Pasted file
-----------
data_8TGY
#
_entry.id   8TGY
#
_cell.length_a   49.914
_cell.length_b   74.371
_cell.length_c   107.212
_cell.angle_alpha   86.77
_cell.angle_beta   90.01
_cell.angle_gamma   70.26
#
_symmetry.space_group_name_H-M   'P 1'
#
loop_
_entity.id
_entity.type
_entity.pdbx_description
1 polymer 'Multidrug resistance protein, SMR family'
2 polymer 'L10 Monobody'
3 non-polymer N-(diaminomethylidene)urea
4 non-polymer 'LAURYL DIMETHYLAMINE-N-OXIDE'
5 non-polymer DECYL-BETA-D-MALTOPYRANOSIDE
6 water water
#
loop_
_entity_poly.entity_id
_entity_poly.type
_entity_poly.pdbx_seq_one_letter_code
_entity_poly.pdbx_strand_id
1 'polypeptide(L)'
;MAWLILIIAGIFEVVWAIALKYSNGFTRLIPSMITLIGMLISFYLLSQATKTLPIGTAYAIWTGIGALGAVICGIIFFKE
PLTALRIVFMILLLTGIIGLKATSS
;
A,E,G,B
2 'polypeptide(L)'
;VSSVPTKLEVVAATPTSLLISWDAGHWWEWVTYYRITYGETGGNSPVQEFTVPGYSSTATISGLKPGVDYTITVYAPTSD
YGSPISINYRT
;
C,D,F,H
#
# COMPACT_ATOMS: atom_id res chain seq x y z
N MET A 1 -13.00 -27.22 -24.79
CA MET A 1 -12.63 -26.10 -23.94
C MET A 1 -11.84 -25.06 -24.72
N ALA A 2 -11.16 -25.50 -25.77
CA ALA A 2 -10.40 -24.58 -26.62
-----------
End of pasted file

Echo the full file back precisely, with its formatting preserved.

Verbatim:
data_8TGY
#
_entry.id   8TGY
#
_cell.length_a   49.914
_cell.length_b   74.371
_cell.length_c   107.212
_cell.angle_alpha   86.77
_cell.angle_beta   90.01
_cell.angle_gamma   70.26
#
_symmetry.space_group_name_H-M   'P 1'
#
loop_
_entity.id
_entity.type
_entity.pdbx_description
1 polymer 'Multidrug resistance protein, SMR family'
2 polymer 'L10 Monobody'
3 non-polymer N-(diaminomethylidene)urea
4 non-polymer 'LAURYL DIMETHYLAMINE-N-OXIDE'
5 non-polymer DECYL-BETA-D-MALTOPYRANOSIDE
6 water water
#
loop_
_entity_poly.entity_id
_entity_poly.type
_entity_poly.pdbx_seq_one_letter_code
_entity_poly.pdbx_strand_id
1 'polypeptide(L)'
;MAWLILIIAGIFEVVWAIALKYSNGFTRLIPSMITLIGMLISFYLLSQATKTLPIGTAYAIWTGIGALGAVICGIIFFKE
PLTALRIVFMILLLTGIIGLKATSS
;
A,E,G,B
2 'polypeptide(L)'
;VSSVPTKLEVVAATPTSLLISWDAGHWWEWVTYYRITYGETGGNSPVQEFTVPGYSSTATISGLKPGVDYTITVYAPTSD
YGSPISINYRT
;
C,D,F,H
#
# COMPACT_ATOMS: atom_id res chain seq x y z
N MET A 1 -13.00 -27.22 -24.79
CA MET A 1 -12.63 -26.10 -23.94
C MET A 1 -11.84 -25.06 -24.72
N ALA A 2 -11.16 -25.50 -25.77
CA ALA A 2 -10.40 -24.58 -26.62